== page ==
Opinion

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Guest Column

Clean Water Rule Means Big Fish and Big Money

Fishing is at the heart of the state’s $7 billion per year outdoor recreation economy

As flyfishing outfitters, guides, and shop owners in Montana, we absolutely depend on headwaters – ephemeral and intermittent streams, as well as wetlands – because those are the places that trout spawn and grow, and wild and native trout are essential to our businesses. If the healthy headwaters protected by the 2015 Clean Water Rule were suddenly vulnerable to pollution and drying up, the fish our clients pay to catch, the jobs that pay supports, and the things we love most about Montana are all at risk.

This month the Clean Water Rule is under consideration by the EPA. Through Sept. 27, the agency is accepting public comments on President Donald Trump’s order to the agency to roll back protections for many of the nation’s headwaters and wetlands, roughly 60 percent of the stream mileage in the U.S.

Most of us have seen the impressive but dull statistics. Tourists spend at least $350 million annually in Montana on fishing, which is at the heart of the state’s $7 billion per year outdoor recreation economy. That economy generates over 71,000 Montana jobs. Thousands of those jobs are guides and outfitters like us, not to mention the thousands of fly shop owners and employees. But when we think of how clean water supports our industry, we rarely think in terms of numbers. Clean water to us is about people and, of course, trout.

Sustaining the high quality of our headwaters means we are able to work, to support families, to put kids through college, and to think about retiring so we can fish more. It means we employ the young woman who has recently come west to marry her passion for angling with her need to be outdoors in beautiful, pristine places. It means offering more guide days to a journalism major who is paying his way through school, hands on the oars by day and tapping at his keyboard by night. It means celebrating a couple’s 25th fishing trip to Montana, their silver anniversary of fly-fishing. And when we are most fortunate, clean water has meant welcoming our sons and daughters into the family business.

Clean water is also the literal lifeblood of our businesses. When the Yellowstone River was closed last summer due to the PKD outbreak that killed tens of thousands of white fish, everyone whose income depended on river recreation took a huge financial hit. If we lose Clean Water Rule protection for the “ephemeral and intermittent” streams that pour cold, clean water into our state’s wealth of trout spawning tributaries, the hit people took with the Yellowstone closure will seep through our industry statewide. Revoking the Clean Water Rule might not cause massive fish kills (although it could do that, too) but it will imperil trout spawning. No clean, cold water means no new generations of trout. Protecting healthy spawning waters today means big trout in years to come. Safeguarding clean water, for us, is an investment. No different than putting tips in the bank for next year’s tuition, for a mortgage down the road, or, may we all be so lucky, for retirement.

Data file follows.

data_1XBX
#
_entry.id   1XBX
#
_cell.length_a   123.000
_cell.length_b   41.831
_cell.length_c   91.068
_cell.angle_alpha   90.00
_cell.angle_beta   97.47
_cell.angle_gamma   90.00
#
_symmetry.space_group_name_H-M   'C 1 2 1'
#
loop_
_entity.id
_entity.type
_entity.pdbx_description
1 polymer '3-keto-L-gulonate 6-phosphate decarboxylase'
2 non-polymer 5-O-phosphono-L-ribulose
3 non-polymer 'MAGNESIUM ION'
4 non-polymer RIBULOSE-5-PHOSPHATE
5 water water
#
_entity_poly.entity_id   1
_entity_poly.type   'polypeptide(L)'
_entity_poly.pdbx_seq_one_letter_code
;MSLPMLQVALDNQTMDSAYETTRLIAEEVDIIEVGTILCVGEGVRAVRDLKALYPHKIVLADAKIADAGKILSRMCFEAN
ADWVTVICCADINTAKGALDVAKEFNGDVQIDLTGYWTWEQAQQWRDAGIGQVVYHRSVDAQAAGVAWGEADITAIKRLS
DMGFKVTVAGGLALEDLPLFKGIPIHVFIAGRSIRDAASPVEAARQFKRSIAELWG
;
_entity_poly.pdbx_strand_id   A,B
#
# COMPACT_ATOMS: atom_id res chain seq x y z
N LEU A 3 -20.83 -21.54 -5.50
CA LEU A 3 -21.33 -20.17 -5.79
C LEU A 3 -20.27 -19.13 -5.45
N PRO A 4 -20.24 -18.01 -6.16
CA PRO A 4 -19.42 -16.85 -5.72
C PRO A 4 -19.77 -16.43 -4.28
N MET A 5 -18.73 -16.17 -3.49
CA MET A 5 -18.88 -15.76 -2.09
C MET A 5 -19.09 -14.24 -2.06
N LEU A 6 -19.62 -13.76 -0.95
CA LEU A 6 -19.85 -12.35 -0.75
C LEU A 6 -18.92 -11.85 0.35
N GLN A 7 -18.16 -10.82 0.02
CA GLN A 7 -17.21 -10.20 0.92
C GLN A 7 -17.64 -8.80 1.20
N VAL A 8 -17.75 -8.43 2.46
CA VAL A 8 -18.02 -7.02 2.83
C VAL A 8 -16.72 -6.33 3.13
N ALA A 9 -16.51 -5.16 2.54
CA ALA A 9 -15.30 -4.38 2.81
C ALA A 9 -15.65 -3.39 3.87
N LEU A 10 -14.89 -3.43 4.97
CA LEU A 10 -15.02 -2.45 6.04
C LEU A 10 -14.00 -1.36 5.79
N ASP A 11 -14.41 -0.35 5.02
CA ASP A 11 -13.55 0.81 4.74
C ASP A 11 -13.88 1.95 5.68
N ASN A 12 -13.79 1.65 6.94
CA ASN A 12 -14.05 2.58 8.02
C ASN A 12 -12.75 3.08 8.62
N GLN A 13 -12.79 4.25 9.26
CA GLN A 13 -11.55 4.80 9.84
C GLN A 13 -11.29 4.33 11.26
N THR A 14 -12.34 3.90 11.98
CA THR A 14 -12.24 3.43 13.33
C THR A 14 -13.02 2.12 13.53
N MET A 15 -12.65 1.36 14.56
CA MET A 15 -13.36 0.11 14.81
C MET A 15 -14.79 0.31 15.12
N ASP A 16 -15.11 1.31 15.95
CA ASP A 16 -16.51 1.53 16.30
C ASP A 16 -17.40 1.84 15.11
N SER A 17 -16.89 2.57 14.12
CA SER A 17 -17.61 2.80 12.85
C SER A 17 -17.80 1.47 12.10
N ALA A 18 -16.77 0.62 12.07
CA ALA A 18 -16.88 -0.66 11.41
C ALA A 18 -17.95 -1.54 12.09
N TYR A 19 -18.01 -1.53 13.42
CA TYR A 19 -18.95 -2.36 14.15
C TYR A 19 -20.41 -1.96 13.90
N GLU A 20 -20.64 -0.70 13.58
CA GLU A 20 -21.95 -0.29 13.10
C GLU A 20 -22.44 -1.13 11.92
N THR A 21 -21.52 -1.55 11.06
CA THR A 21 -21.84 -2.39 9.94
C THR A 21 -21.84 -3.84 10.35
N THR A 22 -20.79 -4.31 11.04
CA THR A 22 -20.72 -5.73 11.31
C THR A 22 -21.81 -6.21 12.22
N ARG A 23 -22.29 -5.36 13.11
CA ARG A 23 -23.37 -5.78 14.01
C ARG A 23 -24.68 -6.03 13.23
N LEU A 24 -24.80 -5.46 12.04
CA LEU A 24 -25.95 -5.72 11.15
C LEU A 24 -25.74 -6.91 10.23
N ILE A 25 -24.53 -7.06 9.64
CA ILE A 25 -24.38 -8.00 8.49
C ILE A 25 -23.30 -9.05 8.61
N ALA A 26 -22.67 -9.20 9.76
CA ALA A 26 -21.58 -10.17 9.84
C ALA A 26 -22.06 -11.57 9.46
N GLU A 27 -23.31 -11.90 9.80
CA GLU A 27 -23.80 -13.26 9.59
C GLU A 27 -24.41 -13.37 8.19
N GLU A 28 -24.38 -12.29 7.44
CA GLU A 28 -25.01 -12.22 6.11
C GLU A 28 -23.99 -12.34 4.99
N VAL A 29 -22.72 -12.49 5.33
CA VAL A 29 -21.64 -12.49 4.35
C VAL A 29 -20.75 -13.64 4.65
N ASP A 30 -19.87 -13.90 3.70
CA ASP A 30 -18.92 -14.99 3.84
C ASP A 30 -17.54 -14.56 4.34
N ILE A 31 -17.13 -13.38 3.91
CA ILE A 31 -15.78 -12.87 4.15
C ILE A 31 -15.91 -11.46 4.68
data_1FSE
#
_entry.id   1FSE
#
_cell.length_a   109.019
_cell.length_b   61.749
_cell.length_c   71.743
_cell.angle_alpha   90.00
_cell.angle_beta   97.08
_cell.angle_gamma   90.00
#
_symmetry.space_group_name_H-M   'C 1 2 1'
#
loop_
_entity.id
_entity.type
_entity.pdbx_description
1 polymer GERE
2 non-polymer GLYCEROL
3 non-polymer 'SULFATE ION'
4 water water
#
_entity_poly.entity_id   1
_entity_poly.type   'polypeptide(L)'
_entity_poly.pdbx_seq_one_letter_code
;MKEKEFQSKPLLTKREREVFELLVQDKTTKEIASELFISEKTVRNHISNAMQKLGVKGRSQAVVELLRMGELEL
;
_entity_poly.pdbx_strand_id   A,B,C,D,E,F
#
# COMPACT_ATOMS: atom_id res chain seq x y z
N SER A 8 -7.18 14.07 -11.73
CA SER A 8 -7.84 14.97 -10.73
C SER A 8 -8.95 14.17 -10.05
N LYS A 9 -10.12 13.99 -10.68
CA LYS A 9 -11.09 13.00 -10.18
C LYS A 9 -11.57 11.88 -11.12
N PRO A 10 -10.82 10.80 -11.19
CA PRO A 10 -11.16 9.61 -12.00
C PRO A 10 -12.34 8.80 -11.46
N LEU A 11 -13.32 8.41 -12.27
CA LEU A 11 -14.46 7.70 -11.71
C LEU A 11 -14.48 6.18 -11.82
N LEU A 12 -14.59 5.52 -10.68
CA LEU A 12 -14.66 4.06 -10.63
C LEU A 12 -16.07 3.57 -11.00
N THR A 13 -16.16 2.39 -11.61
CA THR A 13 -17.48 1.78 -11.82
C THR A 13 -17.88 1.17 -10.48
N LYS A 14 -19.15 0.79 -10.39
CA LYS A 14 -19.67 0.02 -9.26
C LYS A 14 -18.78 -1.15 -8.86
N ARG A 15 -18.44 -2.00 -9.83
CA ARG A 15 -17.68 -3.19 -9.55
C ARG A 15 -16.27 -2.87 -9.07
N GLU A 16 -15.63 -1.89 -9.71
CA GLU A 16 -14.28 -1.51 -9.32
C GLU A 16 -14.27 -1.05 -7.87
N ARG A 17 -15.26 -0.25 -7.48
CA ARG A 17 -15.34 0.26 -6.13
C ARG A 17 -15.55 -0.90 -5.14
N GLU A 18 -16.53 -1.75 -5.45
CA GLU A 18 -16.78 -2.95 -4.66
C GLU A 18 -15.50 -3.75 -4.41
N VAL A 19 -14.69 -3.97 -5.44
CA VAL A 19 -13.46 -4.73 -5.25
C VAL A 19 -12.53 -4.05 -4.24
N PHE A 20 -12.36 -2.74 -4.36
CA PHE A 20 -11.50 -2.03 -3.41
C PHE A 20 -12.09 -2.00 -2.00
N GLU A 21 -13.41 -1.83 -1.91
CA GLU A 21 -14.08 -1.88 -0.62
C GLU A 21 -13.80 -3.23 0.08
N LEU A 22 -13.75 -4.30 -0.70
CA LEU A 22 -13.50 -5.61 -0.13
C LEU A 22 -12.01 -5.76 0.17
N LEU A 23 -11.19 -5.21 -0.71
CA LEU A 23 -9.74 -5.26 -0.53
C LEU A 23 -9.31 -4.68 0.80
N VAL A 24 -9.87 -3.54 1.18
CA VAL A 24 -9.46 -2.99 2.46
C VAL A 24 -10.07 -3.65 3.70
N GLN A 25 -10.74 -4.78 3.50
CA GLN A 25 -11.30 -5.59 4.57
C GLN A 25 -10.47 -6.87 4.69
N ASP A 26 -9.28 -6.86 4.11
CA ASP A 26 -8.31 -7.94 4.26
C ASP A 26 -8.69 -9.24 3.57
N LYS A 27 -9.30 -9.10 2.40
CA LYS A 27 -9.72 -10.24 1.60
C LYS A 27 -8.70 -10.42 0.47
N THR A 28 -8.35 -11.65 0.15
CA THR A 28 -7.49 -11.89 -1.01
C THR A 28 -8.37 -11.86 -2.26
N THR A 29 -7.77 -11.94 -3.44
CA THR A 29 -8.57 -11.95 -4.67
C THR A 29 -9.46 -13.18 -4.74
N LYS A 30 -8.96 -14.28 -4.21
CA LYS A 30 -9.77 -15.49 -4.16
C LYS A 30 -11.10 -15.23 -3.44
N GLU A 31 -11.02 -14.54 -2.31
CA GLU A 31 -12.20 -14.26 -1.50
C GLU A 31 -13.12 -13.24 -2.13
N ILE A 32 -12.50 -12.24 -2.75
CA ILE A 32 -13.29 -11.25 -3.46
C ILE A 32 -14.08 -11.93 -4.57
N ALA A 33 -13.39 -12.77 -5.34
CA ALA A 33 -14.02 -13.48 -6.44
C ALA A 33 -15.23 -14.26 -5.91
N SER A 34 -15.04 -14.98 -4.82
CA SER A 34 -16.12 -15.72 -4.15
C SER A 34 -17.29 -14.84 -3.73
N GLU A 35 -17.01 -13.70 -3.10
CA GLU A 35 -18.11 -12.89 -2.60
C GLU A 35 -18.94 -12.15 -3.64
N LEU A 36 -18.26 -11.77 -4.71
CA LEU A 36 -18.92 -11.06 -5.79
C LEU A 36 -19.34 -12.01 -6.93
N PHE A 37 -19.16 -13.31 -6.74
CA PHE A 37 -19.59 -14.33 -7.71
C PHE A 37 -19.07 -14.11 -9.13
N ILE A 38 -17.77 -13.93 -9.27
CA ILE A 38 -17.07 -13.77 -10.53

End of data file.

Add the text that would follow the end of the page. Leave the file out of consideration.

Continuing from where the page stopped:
Montana has what economists call an “over reliance” on fishing as a job sector. The percentage of fishing-related jobs in the state far exceeds the national average. As much as our state’s economy relies on the angling economy, those jobs depend just as heavily on clean water from its sources on down. Of course, this is not news to most of you. About 75 percent of Montana’s business owners recognize that protecting land and water goes hand-in-hand with having a strong economy and good jobs in the state. For us, those jobs are not ephemeral or intermittent. Those jobs are long-time friends, trusted employees, and family. We are committed to protecting our livelihoods. We are committed to opposing the repeal of the Clean Water Rule. Federal clean water protection of headwater streams and wetlands has been in place for more than thirty years, as long as many of us have been in this business. The current rule simply clarified those protections. It works. Let’s keep it that way.

Brandon Boedecker, outfitter, Pro Outfitters, Helena; Chris Fleck, owner/outfitter, Stillwater Anglers, LLC, Columbus; Hilary Hutchison, guide/shop owner, Glacier Anglers/Lary’s Fly & Guide Shop, West Glacier/Columbia Falls; Jim Klug, director of operations, Yellow Dog Flyfishing Adventures, Bozeman; Tim Linehan, owner and outfitter, Linehan Outfitting Co., Troy; Brian McGeehan, owner and outfitter, Montana Angler Fly Fishing Inc., Bozeman; Brian Neilsen, owner and outfitter, Missouri River Guides, Great Falls; Terri Raugland and John Herzer, owner/outfitters, Blackfoot River Outfitters/Flint Creek Outdoors, Missoula and Philipsburg; Joe Sowerby, owner and outfitter, Montana Flyfishing Connection LLC, Missoula

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